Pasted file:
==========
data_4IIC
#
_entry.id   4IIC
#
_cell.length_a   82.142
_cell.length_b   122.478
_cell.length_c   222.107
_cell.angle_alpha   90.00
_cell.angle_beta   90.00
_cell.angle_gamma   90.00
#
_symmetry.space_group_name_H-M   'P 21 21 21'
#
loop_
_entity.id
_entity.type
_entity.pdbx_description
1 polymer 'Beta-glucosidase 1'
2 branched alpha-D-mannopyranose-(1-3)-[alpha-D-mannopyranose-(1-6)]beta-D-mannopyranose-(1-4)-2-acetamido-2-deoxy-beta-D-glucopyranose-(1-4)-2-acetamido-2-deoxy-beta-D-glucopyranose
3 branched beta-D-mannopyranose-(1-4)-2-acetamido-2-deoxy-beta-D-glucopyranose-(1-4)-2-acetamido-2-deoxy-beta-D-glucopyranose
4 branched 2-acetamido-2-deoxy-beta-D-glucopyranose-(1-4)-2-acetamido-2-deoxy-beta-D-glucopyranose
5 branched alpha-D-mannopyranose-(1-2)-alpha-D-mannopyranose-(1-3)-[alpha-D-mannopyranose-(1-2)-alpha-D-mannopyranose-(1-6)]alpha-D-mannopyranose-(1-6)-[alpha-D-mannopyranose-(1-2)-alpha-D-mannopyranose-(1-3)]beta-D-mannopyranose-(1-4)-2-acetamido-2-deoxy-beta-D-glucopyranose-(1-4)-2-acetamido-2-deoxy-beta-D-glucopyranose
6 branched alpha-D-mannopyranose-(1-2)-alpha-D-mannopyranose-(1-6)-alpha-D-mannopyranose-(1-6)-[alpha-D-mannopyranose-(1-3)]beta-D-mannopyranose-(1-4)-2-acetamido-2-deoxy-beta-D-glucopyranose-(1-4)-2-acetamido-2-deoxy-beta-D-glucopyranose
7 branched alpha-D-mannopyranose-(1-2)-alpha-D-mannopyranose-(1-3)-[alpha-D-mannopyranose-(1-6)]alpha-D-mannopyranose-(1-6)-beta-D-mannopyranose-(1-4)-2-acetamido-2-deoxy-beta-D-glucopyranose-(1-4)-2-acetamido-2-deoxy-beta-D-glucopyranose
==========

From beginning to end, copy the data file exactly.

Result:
data_4IIC
#
_entry.id   4IIC
#
_cell.length_a   82.142
_cell.length_b   122.478
_cell.length_c   222.107
_cell.angle_alpha   90.00
_cell.angle_beta   90.00
_cell.angle_gamma   90.00
#
_symmetry.space_group_name_H-M   'P 21 21 21'
#
loop_
_entity.id
_entity.type
_entity.pdbx_description
1 polymer 'Beta-glucosidase 1'
2 branched alpha-D-mannopyranose-(1-3)-[alpha-D-mannopyranose-(1-6)]beta-D-mannopyranose-(1-4)-2-acetamido-2-deoxy-beta-D-glucopyranose-(1-4)-2-acetamido-2-deoxy-beta-D-glucopyranose
3 branched beta-D-mannopyranose-(1-4)-2-acetamido-2-deoxy-beta-D-glucopyranose-(1-4)-2-acetamido-2-deoxy-beta-D-glucopyranose
4 branched 2-acetamido-2-deoxy-beta-D-glucopyranose-(1-4)-2-acetamido-2-deoxy-beta-D-glucopyranose
5 branched alpha-D-mannopyranose-(1-2)-alpha-D-mannopyranose-(1-3)-[alpha-D-mannopyranose-(1-2)-alpha-D-mannopyranose-(1-6)]alpha-D-mannopyranose-(1-6)-[alpha-D-mannopyranose-(1-2)-alpha-D-mannopyranose-(1-3)]beta-D-mannopyranose-(1-4)-2-acetamido-2-deoxy-beta-D-glucopyranose-(1-4)-2-acetamido-2-deoxy-beta-D-glucopyranose
6 branched alpha-D-mannopyranose-(1-2)-alpha-D-mannopyranose-(1-6)-alpha-D-mannopyranose-(1-6)-[alpha-D-mannopyranose-(1-3)]beta-D-mannopyranose-(1-4)-2-acetamido-2-deoxy-beta-D-glucopyranose-(1-4)-2-acetamido-2-deoxy-beta-D-glucopyranose
7 branched alpha-D-mannopyranose-(1-2)-alpha-D-mannopyranose-(1-3)-[alpha-D-mannopyranose-(1-6)]alpha-D-mannopyranose-(1-6)-beta-D-mannopyranose-(1-4)-2-acetamido-2-deoxy-beta-D-glucopyranose-(1-4)-2-acetamido-2-deoxy-beta-D-glucopyranose